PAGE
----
We are what Sozhenitsyn accused us of being. Unwilling to listen to and learn from him, we are acting out the tragicomedy of national decline. Is there still greatness in us? Just as the dying British Empire, led by the genuinely brave Winston Churchill, had one last paroxysm of greatness in World War II, we may be enacting our last spasm of courage under the leadership of George W. Bush.

What rot. This is not 1978, and Card’s take is little more than Jimmy Carter’s malaise speech updated.

Palin and Abortion

As usual, the right misses the point when it comes to abortion:

I saw a concerted effort by the media to marginalize her as a far right winger, out of touch with moderate and pro-choice women.  This is unfair to her, and to all of us who respect her admirable decision to carry to term a child diagnosed in utero with Down’s Syndrome.  It’s been noted here that 90 percent of parents who receive the news that their child will be born with this disability choose to terminate.  Governor Palin put her principles into practice.  And as a pro-choicer, I can say with sincerity that I admire her act of character and love.

As can we all. What provokes rather more controversy, however, is the assumption that people who believe as Palin does have the right to impose their views on the other 90 percent of America.

Quitter

John Derbyshire:

In this age, optimism is for children and fools. And liberals.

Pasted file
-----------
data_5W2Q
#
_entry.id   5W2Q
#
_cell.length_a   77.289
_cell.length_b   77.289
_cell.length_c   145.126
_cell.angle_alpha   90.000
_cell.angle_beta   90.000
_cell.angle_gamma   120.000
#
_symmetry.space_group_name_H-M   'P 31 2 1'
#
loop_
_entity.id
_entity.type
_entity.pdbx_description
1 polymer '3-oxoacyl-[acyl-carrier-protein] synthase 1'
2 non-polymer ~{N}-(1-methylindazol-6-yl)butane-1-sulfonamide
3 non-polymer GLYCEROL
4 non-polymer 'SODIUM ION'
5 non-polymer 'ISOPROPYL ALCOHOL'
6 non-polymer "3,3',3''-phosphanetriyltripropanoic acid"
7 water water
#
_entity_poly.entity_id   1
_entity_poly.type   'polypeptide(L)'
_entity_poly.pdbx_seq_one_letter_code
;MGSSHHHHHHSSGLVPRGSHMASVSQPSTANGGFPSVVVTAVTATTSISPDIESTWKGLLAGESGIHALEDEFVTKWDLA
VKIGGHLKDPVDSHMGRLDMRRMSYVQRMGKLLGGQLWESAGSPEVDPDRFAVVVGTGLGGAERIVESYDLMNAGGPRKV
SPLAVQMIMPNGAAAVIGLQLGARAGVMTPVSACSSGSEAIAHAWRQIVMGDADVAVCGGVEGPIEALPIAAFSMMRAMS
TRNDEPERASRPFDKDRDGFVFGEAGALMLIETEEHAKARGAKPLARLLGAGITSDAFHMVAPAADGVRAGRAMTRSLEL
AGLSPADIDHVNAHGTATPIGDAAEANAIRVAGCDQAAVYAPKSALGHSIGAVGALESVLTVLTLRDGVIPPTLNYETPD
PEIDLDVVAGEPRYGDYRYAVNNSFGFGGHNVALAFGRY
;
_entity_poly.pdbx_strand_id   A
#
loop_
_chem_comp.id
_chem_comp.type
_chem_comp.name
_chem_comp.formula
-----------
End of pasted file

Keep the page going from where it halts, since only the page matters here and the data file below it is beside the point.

Some children will be left behind. You cannot “remake the Middle East” or “defeat evil.” The poor will always be with us. Black and white will never mingle together in unselfconscious harmony. Corporations will not research and explore without hope of profit. Russia will not become Sweden. Forty million immigrants speaking a single language will not assimilate.

Wasn’t remaking the Middle East a conservative notion, or at least a Republican one? Didn’t Reagan go to Reykjavík to talk Gorbachev into agreeing both sides should give up all their nukes? Hasn’t the Bush administration touted its willingness to put blacks in high positions?  

We see here a movement at war with its own legacy — and with the better angels of the country’s nature. 

Clearly, though, these guys don’t know what to believe. Jay Nordlinger, also of National Review:

20. Obama won’t settle for an America in which some kids can’t get an education. And we child-haters on the right would, of course.

Jay, meet John.